Date: 23 Mar 2013
Does Exposure to Stressors Predict Changes in Physiological Dysregulation?
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The allostatic load framework implies that cumulative exposure to stressors results in multi-system physiological dysregulation.
The purpose of this study was to investigate the effect of stress burden on subsequent changes (2000–2006) in physiological dysregulation.
Data came from a population-based cohort study in Taiwan (n = 521, aged 54+ in 2000, re-examined in 2006). Measures of stressful events and chronic strain were based on questions asked in 1996, 1999, and 2000. A measure of trauma was based on exposure to the 1999 earthquake. Dysregulation was based on 17 biomarkers (e.g., metabolic, inflammatory, neuroendocrine).
There were some small effects among men: chronic strain was associated with subsequent increases in dysregulation (standardized β = 0.08, 95 % CI = 0.01 to 0.20), particularly inflammation; life events were also associated with increased inflammation (β = 0.10, CI = 0.01 to 0.26). There were no significant effects in women.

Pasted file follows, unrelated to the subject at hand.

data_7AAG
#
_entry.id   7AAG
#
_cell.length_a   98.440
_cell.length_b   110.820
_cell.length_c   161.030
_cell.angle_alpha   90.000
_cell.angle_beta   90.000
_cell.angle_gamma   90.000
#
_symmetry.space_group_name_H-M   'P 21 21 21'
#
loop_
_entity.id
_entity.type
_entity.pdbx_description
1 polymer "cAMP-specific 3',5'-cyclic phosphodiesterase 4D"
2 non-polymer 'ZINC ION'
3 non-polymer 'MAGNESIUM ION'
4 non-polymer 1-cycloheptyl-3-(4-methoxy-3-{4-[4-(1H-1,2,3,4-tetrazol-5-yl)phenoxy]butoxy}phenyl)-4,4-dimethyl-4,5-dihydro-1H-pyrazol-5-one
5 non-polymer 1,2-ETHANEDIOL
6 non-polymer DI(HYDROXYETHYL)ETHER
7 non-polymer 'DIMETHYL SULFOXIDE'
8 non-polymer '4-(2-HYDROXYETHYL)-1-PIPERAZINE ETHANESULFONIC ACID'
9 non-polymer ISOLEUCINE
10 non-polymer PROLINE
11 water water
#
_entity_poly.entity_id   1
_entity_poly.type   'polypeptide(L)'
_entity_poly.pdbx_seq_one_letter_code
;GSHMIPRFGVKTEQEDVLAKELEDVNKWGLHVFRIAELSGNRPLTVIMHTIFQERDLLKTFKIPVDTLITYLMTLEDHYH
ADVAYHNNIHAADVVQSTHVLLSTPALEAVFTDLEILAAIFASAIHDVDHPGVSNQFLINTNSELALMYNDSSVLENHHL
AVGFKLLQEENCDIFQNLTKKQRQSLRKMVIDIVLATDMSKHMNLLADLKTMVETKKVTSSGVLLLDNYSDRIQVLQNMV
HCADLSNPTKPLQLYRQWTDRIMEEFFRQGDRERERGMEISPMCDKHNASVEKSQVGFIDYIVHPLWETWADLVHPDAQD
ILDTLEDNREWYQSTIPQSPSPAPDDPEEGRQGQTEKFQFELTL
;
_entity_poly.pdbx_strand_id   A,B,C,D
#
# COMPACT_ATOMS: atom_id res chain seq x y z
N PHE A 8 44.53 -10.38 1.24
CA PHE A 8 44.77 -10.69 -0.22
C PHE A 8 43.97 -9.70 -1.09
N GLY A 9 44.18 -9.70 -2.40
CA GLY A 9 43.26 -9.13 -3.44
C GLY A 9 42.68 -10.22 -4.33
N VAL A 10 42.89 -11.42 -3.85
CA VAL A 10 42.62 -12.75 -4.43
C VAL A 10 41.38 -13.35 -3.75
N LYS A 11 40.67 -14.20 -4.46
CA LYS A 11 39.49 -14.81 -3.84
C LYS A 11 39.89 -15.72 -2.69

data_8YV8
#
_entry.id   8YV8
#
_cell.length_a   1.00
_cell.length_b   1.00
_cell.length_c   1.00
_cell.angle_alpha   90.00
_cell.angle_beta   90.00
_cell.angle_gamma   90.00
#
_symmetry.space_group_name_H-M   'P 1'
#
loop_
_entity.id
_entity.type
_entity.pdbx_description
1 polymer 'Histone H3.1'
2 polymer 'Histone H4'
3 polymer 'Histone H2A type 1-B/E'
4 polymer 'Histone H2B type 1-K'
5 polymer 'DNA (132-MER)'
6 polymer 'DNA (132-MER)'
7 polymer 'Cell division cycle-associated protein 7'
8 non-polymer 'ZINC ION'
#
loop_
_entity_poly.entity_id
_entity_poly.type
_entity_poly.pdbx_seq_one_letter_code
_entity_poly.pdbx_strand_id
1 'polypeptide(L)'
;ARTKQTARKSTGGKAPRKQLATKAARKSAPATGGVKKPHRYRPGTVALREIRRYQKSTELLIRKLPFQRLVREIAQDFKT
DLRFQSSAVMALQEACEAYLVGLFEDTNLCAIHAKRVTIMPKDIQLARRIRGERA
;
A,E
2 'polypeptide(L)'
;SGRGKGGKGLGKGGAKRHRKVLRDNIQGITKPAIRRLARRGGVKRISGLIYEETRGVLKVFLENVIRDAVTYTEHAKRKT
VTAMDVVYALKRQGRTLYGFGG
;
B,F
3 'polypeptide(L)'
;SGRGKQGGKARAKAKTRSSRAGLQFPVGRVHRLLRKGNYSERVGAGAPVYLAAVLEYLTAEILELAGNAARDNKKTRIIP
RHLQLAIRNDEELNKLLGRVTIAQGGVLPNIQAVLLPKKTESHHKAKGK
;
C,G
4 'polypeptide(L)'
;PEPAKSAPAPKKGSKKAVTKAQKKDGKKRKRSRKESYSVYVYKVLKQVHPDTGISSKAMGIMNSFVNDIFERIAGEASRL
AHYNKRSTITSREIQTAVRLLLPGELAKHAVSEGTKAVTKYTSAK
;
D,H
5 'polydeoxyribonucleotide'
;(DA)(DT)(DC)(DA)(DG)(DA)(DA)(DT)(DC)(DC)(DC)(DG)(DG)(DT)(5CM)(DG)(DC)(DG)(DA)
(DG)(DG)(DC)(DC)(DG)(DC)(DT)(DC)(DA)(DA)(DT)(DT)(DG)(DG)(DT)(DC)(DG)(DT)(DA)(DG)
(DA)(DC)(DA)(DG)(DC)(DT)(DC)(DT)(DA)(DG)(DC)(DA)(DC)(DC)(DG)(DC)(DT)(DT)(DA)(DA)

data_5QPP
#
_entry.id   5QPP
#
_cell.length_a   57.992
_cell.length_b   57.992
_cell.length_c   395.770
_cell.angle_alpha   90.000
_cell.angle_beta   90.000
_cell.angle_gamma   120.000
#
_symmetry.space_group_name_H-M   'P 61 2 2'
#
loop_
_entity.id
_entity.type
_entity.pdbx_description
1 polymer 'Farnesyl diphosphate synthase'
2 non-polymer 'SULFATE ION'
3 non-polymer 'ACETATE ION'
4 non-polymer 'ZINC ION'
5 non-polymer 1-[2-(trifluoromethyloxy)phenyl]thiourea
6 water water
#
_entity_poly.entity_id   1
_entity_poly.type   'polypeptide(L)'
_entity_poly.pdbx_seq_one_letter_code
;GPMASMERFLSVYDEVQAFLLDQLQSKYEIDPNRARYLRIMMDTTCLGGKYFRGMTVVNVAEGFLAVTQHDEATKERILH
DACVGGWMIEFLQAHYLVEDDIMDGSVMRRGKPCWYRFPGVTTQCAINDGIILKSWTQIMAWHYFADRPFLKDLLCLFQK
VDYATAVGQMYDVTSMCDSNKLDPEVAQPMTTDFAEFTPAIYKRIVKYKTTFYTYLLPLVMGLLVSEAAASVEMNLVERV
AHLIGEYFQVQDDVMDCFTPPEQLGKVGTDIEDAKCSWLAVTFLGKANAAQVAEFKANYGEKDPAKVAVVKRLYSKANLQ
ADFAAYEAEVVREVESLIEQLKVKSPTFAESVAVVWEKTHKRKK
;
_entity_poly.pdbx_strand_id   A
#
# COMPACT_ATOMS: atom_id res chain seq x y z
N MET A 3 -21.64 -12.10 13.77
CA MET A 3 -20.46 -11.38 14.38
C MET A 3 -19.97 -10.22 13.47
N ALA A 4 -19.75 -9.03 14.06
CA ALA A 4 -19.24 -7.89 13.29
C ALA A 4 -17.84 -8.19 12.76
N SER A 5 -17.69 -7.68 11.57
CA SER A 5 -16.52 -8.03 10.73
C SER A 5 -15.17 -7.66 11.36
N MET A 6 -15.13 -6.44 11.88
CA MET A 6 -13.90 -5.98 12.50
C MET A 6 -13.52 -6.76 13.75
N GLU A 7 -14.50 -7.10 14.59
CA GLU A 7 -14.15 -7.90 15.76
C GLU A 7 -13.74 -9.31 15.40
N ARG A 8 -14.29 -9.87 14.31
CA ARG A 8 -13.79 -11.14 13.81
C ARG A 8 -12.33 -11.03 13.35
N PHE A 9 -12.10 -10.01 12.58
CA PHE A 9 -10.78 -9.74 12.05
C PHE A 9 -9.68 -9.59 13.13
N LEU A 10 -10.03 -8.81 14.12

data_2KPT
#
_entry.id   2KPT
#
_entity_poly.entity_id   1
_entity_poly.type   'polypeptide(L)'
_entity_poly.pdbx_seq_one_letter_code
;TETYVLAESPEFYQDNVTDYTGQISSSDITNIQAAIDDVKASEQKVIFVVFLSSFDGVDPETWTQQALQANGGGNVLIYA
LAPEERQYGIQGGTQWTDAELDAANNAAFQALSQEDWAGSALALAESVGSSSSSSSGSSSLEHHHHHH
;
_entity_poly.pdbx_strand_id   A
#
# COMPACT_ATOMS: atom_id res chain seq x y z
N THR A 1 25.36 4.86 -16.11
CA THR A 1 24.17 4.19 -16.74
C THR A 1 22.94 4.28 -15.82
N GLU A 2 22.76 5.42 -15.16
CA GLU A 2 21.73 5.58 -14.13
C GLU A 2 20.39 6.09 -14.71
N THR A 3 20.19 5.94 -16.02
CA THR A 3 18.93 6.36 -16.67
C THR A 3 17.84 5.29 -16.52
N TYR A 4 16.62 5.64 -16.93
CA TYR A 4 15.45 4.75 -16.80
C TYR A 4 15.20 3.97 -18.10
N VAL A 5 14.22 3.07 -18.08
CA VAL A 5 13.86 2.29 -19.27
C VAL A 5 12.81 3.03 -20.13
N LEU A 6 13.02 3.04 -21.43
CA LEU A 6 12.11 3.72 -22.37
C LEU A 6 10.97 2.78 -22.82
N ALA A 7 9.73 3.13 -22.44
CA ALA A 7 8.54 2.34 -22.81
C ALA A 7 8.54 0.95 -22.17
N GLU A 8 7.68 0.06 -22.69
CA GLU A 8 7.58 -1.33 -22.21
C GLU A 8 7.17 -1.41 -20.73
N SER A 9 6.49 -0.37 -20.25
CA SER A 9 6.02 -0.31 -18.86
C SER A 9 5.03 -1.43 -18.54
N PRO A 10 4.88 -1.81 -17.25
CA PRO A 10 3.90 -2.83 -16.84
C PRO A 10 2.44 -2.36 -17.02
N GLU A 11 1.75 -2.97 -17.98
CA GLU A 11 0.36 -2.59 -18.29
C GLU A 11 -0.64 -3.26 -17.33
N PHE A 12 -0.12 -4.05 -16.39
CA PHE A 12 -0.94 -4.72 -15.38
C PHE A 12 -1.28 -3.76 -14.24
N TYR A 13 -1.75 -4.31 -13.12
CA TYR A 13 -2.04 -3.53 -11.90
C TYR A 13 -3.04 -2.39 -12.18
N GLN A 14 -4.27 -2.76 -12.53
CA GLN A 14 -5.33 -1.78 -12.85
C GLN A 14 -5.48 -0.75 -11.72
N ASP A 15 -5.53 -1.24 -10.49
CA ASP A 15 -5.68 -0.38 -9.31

We found weak evidence that stress burden is associated with changes in dysregulation.
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- Does Exposure to Stressors Predict Changes in Physiological Dysregulation?
Annals of Behavioral Medicine
Volume 46, Issue 1 , pp 121-126
- Cover Date
- Print ISSN
- Online ISSN
- Springer US
- Additional Links
- Psychological stress
- Life challenges
- Allostatic load
- Physiological dysregulation
- Biological markers
- Industry Sectors
- Author Affiliations
- 1. Center for Population and Health, Georgetown University, Washington, DC, USA
- 4. 5985 San Aleso Court, Santa Rosa, CA, 95409-3912, USA
- 2. Office of Population Research, Princeton University, Princeton, NJ, USA
- 3. Population and Health Research Center, Bureau of Health Promotion, Department of Health, Taipei, Taiwan, Republic of China